KINGMAN - The Powerhouse Visitor Center celebrated its 100th anniversary earlier this month, and the U.S. Department of Transportation has presented it with a generous birthday present - nearly a quarter-million dollars for renovation work.
The Federal Highway Administration has agreed to fund $220,241 of a $275,000 project to renovate and reorganize Kingman's most famous centenarian, with the remainder of the funds coming from the Economic Tourism and Development Commission and the Historic Route 66 Association of Arizona, which includes proceeds from the last two Fun Runs.
"The Powerhouse is really in need of being reorganized - the functions are there, but the flow is not," said Sharlene Fouser, the Byway Leader for the Route 66 Association and the person in charge of originally submitting the grant proposal in February. "The idea behind it was to make it more inviting for visitors to come in and get the information they need."
The project, which is being designed and administered by Thayer Design out of Madison Heights, Va., would make major changes and additions to both the interior and exterior of the Powerhouse.
These changes include moving the visitors' service desk to the front doors away from the corner it currently occupies, expanding the Powerhouse's literature racks, adding a 24-hour information kiosk outside, and constructing an exterior shaded canopy and rest area, among others.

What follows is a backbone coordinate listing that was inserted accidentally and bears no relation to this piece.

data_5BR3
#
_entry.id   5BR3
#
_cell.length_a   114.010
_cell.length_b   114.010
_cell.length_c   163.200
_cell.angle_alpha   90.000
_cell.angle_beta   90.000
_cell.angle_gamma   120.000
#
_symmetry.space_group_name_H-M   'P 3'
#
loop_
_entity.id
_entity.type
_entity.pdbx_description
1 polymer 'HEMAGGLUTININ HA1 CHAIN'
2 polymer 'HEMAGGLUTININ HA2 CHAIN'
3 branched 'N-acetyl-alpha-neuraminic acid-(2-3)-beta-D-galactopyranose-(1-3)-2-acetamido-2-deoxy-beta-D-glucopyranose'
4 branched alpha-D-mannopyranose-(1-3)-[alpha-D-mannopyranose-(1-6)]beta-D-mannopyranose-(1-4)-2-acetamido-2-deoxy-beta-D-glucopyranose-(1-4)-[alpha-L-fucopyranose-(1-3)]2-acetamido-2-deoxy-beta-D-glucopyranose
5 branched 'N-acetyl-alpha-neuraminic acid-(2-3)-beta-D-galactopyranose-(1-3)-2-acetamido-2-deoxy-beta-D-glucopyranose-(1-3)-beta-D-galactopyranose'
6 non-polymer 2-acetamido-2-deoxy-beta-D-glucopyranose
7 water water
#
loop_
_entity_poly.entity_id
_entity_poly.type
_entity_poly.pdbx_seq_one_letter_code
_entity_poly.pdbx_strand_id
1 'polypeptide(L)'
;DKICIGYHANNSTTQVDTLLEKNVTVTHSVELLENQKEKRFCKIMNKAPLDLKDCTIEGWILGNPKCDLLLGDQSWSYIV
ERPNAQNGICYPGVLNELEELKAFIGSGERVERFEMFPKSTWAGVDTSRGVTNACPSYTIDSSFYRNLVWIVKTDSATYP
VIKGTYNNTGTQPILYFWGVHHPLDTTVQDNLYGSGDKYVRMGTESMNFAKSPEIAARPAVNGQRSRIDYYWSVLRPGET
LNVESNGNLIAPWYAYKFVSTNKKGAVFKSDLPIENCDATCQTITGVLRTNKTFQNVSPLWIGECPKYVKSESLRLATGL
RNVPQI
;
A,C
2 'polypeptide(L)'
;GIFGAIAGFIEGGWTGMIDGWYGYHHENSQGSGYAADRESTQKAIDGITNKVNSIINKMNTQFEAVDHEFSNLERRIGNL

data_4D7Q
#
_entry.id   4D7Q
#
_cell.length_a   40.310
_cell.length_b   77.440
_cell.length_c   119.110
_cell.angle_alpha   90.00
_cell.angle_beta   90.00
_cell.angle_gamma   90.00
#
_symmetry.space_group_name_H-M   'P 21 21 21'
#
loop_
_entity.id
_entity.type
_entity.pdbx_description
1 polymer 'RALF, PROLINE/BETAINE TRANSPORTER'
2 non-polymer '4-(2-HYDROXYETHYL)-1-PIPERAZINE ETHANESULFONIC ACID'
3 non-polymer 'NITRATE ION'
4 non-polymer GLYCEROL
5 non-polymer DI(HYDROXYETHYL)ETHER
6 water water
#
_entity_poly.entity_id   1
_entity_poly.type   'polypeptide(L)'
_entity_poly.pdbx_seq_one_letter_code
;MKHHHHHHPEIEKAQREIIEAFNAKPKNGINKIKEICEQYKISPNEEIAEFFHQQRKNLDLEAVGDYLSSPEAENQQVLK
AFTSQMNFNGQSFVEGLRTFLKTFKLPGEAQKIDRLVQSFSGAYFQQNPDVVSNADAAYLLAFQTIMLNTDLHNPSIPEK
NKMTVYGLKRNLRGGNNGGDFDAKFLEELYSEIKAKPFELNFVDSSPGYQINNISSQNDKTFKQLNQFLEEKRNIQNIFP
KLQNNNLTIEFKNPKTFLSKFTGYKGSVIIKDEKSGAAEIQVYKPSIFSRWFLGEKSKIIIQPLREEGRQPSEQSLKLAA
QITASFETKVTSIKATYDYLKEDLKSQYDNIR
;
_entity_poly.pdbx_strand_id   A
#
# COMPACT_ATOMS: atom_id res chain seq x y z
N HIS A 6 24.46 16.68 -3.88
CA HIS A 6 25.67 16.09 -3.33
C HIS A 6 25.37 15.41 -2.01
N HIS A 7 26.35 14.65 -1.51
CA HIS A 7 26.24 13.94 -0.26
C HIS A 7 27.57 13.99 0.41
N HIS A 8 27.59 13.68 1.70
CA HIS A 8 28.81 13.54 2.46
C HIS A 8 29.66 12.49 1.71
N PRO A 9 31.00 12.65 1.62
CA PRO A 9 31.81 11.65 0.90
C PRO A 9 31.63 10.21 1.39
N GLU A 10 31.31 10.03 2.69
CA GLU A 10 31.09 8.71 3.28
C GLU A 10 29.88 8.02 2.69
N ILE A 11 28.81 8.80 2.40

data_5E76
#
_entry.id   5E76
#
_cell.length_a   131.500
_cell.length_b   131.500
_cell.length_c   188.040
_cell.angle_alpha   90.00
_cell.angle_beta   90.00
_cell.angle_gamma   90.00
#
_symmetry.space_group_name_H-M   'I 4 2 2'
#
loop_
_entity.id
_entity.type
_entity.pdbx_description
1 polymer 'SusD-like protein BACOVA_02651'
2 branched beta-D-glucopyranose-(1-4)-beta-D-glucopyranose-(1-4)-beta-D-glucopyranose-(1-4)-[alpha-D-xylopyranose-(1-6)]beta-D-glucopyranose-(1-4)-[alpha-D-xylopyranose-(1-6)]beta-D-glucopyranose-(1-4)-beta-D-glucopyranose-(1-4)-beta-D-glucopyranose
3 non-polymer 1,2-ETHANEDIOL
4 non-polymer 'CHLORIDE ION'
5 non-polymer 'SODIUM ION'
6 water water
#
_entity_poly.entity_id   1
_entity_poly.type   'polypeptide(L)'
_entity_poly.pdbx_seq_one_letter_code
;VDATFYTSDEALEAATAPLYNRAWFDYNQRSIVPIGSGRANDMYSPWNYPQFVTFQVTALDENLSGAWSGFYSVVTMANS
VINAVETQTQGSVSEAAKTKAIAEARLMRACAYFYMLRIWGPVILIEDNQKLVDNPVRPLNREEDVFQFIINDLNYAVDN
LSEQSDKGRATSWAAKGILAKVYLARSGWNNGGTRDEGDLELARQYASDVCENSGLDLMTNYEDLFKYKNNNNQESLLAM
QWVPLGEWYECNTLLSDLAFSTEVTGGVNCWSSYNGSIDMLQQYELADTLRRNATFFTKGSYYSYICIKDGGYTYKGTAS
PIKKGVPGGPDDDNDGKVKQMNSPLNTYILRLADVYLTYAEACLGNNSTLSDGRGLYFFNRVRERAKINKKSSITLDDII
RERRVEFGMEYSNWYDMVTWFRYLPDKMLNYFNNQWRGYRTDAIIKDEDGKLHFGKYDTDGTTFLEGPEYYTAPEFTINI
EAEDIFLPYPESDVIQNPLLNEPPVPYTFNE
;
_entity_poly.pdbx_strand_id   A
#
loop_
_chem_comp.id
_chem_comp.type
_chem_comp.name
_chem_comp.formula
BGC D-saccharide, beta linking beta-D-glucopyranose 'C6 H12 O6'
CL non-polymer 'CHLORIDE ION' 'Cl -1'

"They're looking at redoing the signage, both interior and exterior - banners, directional signage," said Rob Owen, Kingman's Public Works director.
"They're looking at new display units for local businesses, tour information, all that kind of stuff. The whole purpose of the grant is to improve the visitor experience."
The improvements will also add a café/rest area to the Powerhouse complete with seating and vending machines for tourists, as well as new countertops and desktops. Museum displays will also be added or retooled to focus more on Kingman's heritage, as well as its relationship with historic Route 66.
Owen said the renovations could start in as little as six months, provided no additional grant requirements are put in place.
"We've got Thayer Design working on a phasing plan to break out different portions of this work, prioritize it and put it in order, and then we'll start working on some of these projects," he said.
He anticipated the project would last through "a couple funding cycles," meaning it would conclude some time in Fiscal Year 2011.